Amid the mounting number of demonstrations supporting AMCU’s demands, a women’s march in Marikana delivered a memorandum to Lonmin on Sunday calling for the R12,500 demand to be met. The women were also concerned about the high level of crime now in the area and the blame put on striking workers, who they said were not responsible for the illegal activities. “We are dying of hunger,” read one woman’s placard. “Ben Magara [Lonmin CEO] you have the power to change this,” read another.
Meanwhile, Cosatu has joined the chorus calling for an end to the strike. North West provincial secretary Solly Phetoe says the federation of trade unions has been inundated with calls from employees who want to work because their families are suffering. “Most of children whose fathers and mothers are on a prolonged strike cannot go to school due to not being able to pay for the transport and meeting the other requirements of their children at school,” says Phetoe. Cosatu wants government to convene a meeting between stakeholders to consider the effects of the strike. It’s also calling on mining companies to issue a security plan to protect non-striking workers. If no plan is forthcoming within a week, Cosatu will march to the mining houses in North West.
Russell says the companies have tried to provide security where possible, such as at Amplats where areas have been set aside for “safe passage” to and from work. The problem is, security cannot be provided for workers at home. Implats closed all operations to avoid potential violence.
As part of the ongoing discussions between the state, labour and mining companies, Deputy President Kgalema Motlanthe will convene a meeting this Thursday which will include the platinum producers and AMCU. Speaking to Reuters, his spokesperson Thabo Masebe said the meeting was scheduled regardless of the strikes. It’s likely, however, the industrial action will be discussed; Motlanthe may be able to help break the deadlock. On the one hand, he can listen to AMCU’s concerns about government and sympathise with its grievances over the the mining industry. Speaking at a mining lekgotla last year, the Deputy President slated the industry for failing to improve “archaic practices” and the ongoing system of migrant labour, a “scar on the face of democratic South Africa”. On the other hand, he shares an interest with the mining houses in needing to get back to work and keep the economy running.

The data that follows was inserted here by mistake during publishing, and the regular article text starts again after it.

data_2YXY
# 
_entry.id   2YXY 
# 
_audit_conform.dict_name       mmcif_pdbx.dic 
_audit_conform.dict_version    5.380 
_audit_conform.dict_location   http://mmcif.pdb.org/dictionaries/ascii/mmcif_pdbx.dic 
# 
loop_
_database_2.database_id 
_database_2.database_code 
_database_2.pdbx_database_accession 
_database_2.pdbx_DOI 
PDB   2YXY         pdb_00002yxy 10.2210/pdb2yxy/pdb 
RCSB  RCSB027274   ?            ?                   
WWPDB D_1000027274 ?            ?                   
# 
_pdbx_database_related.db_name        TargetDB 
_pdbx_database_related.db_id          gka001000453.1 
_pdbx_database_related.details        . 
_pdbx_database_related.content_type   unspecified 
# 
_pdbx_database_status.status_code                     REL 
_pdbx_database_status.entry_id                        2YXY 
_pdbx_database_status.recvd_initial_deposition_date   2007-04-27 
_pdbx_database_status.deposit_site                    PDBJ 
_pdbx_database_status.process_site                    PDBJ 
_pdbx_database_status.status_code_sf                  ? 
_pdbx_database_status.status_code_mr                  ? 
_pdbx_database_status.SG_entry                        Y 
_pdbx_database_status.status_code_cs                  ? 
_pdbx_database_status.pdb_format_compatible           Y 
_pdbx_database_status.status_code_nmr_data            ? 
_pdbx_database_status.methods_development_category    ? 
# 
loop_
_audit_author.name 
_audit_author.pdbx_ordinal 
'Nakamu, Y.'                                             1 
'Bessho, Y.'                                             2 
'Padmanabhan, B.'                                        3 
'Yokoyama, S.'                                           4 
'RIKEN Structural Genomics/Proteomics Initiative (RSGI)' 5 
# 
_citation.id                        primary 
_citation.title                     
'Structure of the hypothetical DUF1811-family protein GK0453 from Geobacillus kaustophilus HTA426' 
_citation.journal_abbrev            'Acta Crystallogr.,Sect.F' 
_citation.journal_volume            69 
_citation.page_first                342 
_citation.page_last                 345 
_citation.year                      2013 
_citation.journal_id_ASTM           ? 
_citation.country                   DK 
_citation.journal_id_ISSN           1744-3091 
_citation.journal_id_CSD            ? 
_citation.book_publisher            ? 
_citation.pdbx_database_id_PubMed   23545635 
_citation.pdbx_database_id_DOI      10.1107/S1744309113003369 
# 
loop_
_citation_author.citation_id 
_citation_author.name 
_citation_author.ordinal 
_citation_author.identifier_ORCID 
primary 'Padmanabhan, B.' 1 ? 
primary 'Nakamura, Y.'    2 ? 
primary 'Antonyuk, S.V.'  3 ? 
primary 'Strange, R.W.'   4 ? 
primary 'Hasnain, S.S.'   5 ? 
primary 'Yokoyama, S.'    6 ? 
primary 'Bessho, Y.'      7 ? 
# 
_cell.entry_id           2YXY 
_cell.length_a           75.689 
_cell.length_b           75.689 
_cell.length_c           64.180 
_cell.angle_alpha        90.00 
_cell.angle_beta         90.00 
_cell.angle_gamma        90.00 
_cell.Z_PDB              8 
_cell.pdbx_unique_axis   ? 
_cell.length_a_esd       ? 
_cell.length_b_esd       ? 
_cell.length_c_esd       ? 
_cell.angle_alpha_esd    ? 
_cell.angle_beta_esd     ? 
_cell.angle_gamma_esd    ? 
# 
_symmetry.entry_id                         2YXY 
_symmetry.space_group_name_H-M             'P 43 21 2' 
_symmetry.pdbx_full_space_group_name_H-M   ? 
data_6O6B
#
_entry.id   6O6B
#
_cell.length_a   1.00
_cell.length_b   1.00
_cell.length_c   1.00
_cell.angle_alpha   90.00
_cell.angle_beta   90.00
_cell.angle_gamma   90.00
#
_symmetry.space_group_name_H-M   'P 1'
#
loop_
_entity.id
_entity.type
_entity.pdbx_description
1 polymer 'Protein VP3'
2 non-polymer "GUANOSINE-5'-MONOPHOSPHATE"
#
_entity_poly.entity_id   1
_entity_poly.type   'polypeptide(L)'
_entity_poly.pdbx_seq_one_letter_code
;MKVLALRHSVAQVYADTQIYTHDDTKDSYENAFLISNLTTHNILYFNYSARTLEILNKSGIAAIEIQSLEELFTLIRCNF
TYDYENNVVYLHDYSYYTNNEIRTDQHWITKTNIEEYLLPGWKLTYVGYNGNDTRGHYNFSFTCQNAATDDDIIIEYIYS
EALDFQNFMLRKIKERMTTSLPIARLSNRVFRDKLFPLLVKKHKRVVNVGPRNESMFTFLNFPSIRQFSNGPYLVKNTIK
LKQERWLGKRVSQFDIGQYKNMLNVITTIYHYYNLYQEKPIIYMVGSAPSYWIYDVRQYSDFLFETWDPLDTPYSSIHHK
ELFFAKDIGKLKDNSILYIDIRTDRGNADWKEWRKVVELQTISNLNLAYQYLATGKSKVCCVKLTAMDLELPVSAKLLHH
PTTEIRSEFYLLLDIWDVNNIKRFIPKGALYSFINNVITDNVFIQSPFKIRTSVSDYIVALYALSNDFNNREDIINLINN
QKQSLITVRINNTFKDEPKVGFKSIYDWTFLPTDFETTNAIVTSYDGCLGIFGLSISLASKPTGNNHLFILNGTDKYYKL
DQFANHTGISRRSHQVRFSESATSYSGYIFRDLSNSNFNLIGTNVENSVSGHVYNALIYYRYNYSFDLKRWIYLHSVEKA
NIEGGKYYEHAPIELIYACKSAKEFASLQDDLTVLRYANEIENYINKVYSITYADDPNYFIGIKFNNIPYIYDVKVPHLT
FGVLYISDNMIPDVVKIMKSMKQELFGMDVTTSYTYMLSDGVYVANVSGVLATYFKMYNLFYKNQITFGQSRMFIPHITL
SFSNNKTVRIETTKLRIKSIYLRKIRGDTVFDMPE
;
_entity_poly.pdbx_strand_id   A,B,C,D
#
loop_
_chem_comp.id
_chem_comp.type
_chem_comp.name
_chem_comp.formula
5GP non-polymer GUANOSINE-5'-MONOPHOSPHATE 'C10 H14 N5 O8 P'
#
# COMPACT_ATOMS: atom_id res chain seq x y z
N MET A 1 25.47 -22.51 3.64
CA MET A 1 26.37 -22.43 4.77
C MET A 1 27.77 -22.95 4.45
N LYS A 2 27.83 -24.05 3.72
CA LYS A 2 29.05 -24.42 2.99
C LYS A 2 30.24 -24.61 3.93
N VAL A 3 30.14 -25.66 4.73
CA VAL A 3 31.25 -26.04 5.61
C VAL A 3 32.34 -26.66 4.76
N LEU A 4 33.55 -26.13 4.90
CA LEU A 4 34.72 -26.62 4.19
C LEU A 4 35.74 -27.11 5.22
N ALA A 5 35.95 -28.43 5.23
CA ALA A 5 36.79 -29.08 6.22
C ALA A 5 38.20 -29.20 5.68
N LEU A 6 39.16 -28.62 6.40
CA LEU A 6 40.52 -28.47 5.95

While negotiations with AMCU have shown no signs of progress, the National Union of Metalworkers SA (Numsa) provided a glimmer of hope last week by accepting increases between 7.5% and 8.5% at Amplats. CEO Chris Griffith lauded the union, government and the CCMA for working together, “which allows us to build a sustainable future.”
Currently, there are no direct discussions between AMCU and the platinum producers. The companies say they want to engage, but only if AMCU moves to a “reasonable settlement range” says Russell. The union’s leaders weren’t available to comment on Tuesday. Its chief negotiator Jimmy Gama declined to comment, saying we should call AMCU president Joseph Mathunjwa, who was unavailable. Early in March, AMCU revised its demand of an immediate R12,500 basic wage, asking for the figure to be reached over three years. CCMA discussions ceased after the revision, with platinum producers still offering between 7.5% and 9% increases. DM
Photo: A miner sits inside a one-room shack in Sondela township in Rustenburg. January 30, 2014. REUTERS/Siphiwe Sibeko